Over 28 million people in the EU currently work through digital labour platforms. By 2025, this number is expected to reach 43 million. The rise of digital labour platforms (i.e., what is often referred to as the “gig” or “platform” economy) has led to many court cases in recent years across the EU in relation to the classification of the working relationship between the worker and the digital labour platform.
The European Commission on December 9, 2021, published proposed legislation that, if passed, would mark a fundamental change in the way digital labour platforms operating in the EU approach their employment law compliance.
Although the changes have gained a lot of media attention, their immediate practical impact is minimal due to the lengthy period for deliberation, voting and implementation before the new rules could take effect. Even once in force, the changes will not necessarily mean the end of self-employment in the sector as we know it: platforms can still rebut the presumption of employment that the new rules seek to impose.
The vast majority of individuals working through digital labour platforms are classified by the platforms as self-employed contractors. In recent years, courts across the EU (and globally) have become more willing to find that these workers have been misclassified by the platform and are in fact employees. These challenges generally rely on individual workers bringing claims in court, tribunals, or other national bodies.
The key change is the creation of a legal presumption that there is an employment relationship between the platform and the individual, and therefore that the individual would be a “worker” for the purposes of EU law and an employee for the purposes of national law. This presumption would apply if the platform exercised a certain level of control over the worker.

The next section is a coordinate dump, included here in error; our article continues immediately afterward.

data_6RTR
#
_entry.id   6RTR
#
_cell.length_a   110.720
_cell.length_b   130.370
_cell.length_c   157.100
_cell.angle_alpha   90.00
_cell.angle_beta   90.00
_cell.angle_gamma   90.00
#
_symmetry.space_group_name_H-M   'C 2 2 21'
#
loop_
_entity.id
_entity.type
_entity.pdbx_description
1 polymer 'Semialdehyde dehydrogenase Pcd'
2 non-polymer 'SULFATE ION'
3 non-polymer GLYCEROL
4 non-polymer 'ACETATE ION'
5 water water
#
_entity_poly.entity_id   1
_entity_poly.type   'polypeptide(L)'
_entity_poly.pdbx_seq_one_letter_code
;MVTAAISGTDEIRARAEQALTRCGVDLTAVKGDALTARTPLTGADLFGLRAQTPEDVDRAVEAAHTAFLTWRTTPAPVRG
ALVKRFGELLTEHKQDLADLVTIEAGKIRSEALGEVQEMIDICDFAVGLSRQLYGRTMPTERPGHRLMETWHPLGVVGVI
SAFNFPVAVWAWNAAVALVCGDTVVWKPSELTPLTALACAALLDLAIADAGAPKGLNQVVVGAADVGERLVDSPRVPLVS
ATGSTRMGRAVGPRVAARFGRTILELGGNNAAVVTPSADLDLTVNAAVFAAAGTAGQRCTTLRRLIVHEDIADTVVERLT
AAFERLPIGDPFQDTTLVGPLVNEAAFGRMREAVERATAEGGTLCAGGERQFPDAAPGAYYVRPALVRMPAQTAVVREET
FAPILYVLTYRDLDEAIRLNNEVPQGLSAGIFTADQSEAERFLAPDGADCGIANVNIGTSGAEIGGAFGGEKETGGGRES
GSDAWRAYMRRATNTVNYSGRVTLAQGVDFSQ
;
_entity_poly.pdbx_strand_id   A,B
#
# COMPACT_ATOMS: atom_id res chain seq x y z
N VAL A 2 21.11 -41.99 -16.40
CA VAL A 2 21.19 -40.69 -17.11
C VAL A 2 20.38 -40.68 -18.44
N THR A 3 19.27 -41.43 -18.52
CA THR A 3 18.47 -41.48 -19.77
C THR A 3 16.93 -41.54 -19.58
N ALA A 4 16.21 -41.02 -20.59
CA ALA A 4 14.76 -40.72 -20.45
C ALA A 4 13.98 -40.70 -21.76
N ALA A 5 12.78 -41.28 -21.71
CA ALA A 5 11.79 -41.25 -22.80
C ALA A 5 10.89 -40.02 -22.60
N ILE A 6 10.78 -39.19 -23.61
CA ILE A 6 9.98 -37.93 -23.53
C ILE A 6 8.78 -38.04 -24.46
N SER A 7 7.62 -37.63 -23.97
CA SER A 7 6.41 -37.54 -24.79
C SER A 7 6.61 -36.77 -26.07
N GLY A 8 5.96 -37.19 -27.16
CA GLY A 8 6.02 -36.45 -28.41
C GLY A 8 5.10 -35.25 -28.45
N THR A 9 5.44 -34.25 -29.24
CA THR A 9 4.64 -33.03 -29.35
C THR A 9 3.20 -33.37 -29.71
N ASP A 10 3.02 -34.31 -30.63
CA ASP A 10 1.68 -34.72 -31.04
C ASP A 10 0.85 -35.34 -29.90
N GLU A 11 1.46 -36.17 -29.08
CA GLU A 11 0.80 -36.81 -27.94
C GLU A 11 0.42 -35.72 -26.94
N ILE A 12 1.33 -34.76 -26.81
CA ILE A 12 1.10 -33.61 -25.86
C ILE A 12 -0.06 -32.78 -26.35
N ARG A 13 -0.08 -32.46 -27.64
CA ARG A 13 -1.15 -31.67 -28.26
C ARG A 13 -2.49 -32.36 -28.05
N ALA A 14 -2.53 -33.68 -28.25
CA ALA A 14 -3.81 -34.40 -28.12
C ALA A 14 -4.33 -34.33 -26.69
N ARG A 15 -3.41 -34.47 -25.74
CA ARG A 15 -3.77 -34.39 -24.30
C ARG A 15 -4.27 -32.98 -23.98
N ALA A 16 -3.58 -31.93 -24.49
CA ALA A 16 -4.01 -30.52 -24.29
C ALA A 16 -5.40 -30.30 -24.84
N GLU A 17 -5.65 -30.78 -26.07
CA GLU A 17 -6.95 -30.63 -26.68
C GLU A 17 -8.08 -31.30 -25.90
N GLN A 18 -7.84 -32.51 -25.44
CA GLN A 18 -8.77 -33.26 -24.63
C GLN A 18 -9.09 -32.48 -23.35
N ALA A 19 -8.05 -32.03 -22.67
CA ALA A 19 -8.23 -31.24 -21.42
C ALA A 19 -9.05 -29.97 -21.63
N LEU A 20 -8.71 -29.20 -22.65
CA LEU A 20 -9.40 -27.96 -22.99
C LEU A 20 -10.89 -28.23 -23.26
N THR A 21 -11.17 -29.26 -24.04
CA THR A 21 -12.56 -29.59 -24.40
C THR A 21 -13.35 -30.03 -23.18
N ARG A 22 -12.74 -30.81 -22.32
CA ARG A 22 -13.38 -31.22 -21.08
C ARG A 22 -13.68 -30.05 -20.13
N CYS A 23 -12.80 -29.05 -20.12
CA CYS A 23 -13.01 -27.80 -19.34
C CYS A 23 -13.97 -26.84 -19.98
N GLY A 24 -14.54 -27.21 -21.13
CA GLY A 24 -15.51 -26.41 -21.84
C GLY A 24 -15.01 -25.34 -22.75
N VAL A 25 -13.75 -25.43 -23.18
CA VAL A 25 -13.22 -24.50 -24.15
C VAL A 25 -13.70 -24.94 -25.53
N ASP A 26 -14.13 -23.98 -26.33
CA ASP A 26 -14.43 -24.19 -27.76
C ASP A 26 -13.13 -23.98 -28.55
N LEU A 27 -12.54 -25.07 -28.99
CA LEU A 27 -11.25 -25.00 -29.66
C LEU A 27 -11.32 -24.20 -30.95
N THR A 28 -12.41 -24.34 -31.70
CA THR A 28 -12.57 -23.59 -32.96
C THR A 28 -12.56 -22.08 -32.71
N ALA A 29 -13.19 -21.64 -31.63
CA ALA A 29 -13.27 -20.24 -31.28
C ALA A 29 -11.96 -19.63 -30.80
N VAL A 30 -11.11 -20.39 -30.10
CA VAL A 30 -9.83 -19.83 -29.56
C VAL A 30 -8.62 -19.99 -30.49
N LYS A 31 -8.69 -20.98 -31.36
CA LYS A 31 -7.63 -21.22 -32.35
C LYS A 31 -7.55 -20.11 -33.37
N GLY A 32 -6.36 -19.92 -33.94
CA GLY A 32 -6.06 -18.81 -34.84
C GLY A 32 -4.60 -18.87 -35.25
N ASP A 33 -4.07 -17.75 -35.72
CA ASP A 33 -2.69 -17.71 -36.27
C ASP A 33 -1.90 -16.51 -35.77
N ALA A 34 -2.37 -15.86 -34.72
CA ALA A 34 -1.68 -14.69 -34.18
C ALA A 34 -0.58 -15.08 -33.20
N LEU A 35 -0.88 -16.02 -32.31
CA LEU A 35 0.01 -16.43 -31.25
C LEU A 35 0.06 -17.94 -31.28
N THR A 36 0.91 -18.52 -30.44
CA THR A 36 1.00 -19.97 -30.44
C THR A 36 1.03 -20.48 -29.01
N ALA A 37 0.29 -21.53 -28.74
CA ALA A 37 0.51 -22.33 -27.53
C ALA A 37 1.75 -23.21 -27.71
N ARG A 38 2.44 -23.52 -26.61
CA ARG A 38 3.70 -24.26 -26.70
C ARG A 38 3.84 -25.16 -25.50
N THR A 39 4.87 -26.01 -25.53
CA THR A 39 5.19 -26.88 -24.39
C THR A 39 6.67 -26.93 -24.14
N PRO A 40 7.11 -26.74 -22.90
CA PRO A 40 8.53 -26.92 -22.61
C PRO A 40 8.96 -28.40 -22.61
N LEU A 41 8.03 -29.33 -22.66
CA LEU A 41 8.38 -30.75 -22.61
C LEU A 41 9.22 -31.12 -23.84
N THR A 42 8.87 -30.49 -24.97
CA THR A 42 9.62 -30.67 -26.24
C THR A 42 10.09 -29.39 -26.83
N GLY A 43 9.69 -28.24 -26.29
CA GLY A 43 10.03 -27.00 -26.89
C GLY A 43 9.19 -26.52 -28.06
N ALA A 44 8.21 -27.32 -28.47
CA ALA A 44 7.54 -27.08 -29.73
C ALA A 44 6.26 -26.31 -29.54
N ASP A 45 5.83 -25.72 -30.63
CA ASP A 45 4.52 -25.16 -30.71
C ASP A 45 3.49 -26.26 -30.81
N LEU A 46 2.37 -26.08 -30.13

If any two of the following five factors apply, the individual would be presumed to be in an employment relationship with the platform:
The platform (or the individual – though this is likely to be rarer in practice) would then be able to rebut that presumption by proving that the relationship was not actually an “employment relationship,” as defined in relevant national law.
The implications of being in an “employment relationship” will continue to be subject to national law, however.
It is likely that the mechanism for individuals to challenge their status would remain the same as it is currently – court challenges or disputes before national labour authorities – but the impact of the new legislation is likely to embolden claims as it presents an easier route to success for individuals.
The proposed legislation would also impose a transparency obligation on digital labour platforms. The platforms would be required to provide workers with specific information on the monitoring and decision-making systems used and the impact these systems have on the workers’ working conditions, such as their access to work assignments, earnings, working time, occupational safety and health, and so on.
This proposed legislation, if passed, would directly impact business operations in EU member states only. However, non-EU legislatures will be watching with interest, so there is potential for legislation inspired by the EU in the UK and beyond in years to come.
At the moment there is no clear timeline for this to become binding law. For now, it is just a proposal –it will need to be picked up and discussed by the EU’s legislative bodies, likely with amendments, and passed before it becomes binding law.
The European Commission has indicated it wants this to become law by 2024, when the current legislative session ends. If it does pass, the practical impact would still take years to be felt in full as EU member states would have a two-year period to implement the legislation into national law. This is because the proposed legislation is a directive, not a regulation (such as the GDPR, which would be directly applicable in member state law), and therefore must be effectuated into national law by each member state.